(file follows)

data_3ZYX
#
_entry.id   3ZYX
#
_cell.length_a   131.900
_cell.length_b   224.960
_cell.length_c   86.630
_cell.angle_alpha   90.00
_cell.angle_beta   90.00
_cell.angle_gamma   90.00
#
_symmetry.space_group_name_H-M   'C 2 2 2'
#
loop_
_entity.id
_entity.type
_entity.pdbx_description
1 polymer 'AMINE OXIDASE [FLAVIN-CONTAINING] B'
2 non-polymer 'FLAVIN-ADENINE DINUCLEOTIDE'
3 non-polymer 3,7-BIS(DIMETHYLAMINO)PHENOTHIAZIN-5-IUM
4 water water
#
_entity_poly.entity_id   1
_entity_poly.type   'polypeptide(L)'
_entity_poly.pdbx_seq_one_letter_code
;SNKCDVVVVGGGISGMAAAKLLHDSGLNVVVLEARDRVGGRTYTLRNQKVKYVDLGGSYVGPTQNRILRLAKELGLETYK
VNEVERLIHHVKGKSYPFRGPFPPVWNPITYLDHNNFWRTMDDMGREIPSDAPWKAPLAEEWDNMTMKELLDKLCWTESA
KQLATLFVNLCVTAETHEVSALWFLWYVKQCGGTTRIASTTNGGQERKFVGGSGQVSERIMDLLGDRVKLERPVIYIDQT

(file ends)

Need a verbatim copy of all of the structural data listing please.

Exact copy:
data_3ZYX
#
_entry.id   3ZYX
#
_cell.length_a   131.900
_cell.length_b   224.960
_cell.length_c   86.630
_cell.angle_alpha   90.00
_cell.angle_beta   90.00
_cell.angle_gamma   90.00
#
_symmetry.space_group_name_H-M   'C 2 2 2'
#
loop_
_entity.id
_entity.type
_entity.pdbx_description
1 polymer 'AMINE OXIDASE [FLAVIN-CONTAINING] B'
2 non-polymer 'FLAVIN-ADENINE DINUCLEOTIDE'
3 non-polymer 3,7-BIS(DIMETHYLAMINO)PHENOTHIAZIN-5-IUM
4 water water
#
_entity_poly.entity_id   1
_entity_poly.type   'polypeptide(L)'
_entity_poly.pdbx_seq_one_letter_code
;SNKCDVVVVGGGISGMAAAKLLHDSGLNVVVLEARDRVGGRTYTLRNQKVKYVDLGGSYVGPTQNRILRLAKELGLETYK
VNEVERLIHHVKGKSYPFRGPFPPVWNPITYLDHNNFWRTMDDMGREIPSDAPWKAPLAEEWDNMTMKELLDKLCWTESA
KQLATLFVNLCVTAETHEVSALWFLWYVKQCGGTTRIASTTNGGQERKFVGGSGQVSERIMDLLGDRVKLERPVIYIDQT